In what cases do we pass objects by reference in operator overloading and why? Also, in what cases is operator overloading useful(specific case)?
EDIT: Language: C++
closed as not a real question by Oded♦, Mat, Bo Persson, Eitan T, Monolo Jul 15 '12 at 21:26
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You pass parameters "by reference" either because you want to modify them (which is something you probably don't want to for operators, see below), or simply because it's more efficient to pass a simple pointer than to copy a whole object.
As for "why overload", that's mostly a matter of preference. There are some classic examples, like having a vector class that will let you add vectors or something similar -- basically, these are all good examples because they apply the same meaning that the arithmetic operators have to some new classes: whether you add integers or vectors, it's a natural notation to write "x+y" in both cases. This is also the classical reason for using constant references -- if you write "a=b+c" you don't expect b or c to be modified, and it is definitely good practice to only overload operators if the result of what you are doing is what the reader expects.
Things like smart pointers (or iterators, or other things that "pretend" to be pointers) like to overload operators such as -> or * (the dereference operator, not the multiplication). Same reason, these objects pretend to be pointers, they are meant to be used like pointers, so operator overloading is used to make them look more like pointers.
I have also overloaded the "," operator to feed parameters into a string formatting object -- because it looked good. STL uses overloads for "<<" and ">>" for the same reason; they figured it makes things easier to read.
Recently, I have overloaded a few arithmetic operators and "==" so I can write linear equations in mathematical notation. The code around that builds the coefficient matrix from readable source code, instead of requiring the developer to write a bunch of meaningless numbers. This is also an example where nonconstant references are being used -- however, the result of all this is a row in a matrix representing the equation, so it's precisely what the reader expects.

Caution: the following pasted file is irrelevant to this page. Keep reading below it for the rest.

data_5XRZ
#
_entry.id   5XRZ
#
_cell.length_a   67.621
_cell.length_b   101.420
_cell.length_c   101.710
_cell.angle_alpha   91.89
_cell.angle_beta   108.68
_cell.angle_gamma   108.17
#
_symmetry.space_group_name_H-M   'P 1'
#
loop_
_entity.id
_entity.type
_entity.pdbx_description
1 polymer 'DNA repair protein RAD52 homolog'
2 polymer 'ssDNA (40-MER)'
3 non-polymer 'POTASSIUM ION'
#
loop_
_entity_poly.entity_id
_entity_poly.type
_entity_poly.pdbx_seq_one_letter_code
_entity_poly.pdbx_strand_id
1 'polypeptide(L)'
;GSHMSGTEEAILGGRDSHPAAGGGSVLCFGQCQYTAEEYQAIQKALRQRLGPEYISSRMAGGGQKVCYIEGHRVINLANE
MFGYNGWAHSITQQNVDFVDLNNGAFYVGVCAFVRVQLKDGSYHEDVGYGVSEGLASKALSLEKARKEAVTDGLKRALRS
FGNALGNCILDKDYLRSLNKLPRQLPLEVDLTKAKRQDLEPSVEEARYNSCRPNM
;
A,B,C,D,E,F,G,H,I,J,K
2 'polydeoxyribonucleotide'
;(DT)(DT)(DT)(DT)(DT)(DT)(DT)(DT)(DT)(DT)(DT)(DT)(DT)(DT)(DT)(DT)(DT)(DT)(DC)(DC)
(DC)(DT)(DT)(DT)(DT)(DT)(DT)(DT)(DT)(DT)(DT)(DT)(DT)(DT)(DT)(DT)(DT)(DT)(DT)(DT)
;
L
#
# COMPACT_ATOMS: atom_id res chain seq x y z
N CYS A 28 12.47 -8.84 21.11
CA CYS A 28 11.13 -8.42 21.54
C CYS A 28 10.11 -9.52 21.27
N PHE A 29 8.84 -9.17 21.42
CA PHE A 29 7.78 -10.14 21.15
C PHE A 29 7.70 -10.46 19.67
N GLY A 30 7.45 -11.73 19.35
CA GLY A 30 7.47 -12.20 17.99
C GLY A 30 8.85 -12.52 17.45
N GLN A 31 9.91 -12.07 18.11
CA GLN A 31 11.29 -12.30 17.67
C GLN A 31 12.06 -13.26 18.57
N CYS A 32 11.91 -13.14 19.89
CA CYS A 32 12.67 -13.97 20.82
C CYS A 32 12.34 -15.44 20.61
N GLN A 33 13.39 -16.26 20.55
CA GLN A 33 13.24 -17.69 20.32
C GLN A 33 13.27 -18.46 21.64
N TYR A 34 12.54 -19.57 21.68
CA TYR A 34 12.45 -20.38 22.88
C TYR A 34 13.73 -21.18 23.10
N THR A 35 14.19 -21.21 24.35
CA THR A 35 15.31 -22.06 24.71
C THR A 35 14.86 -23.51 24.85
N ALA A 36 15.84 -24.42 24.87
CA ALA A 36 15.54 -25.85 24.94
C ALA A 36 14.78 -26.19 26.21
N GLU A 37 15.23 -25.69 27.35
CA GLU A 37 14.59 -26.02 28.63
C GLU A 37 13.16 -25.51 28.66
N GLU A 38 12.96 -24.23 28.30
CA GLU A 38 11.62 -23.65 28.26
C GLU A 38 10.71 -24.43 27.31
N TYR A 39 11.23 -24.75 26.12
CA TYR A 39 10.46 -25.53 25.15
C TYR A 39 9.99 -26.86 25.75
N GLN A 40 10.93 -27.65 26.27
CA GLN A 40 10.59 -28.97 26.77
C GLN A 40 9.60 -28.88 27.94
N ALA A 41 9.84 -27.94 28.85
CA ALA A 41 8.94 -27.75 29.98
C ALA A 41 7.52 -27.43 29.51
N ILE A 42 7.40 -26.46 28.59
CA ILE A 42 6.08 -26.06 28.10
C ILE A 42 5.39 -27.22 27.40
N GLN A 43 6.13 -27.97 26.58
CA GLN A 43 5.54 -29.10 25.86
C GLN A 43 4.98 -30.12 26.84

Basically, stick to one important rule: don't ever do anything unexpected. Overload operators only if the resulting notation like "a+b" is really what someone who doesn't know the internals of your overload expects it to be.
One of the tenants of cpp is that user types should look/behave like built in types (like int).
So if you can do
Then you should also be able to do
So operator overloading allows you to define operators +/-* etc... for your user defined types just like the built in types...
It is useful when you want to naturally express some aspect of objects of some type. For example, compiler knows how +, -, *, / applied to int and double. But it doesn't know how + applied to strings (the arrays of chars). It can't always concatenate arrays because it would be nonsense. But for the particular set of arrays (arrays of char) concatenation can be naturally expressed with symbol '+', so when we write (we probably don't, because we have std::string) some string class, we overload operator+(const MyString& rhs) which adds to our string the contents of another.
But operator overloading also can be used with not only your own types. For instance, you have a struct which represents an IPv4 address:
and you need something, that would help you printing this struct on the screen, or writing it to file. You could add function to_str() which would break addr into 4 components and return the string representation, but more natural way is to overload operator<< of ostream:
so now you don't have problems writing ip addresses to file or screen:
p.s. of course assuming that sizeof(int) == 4 ;)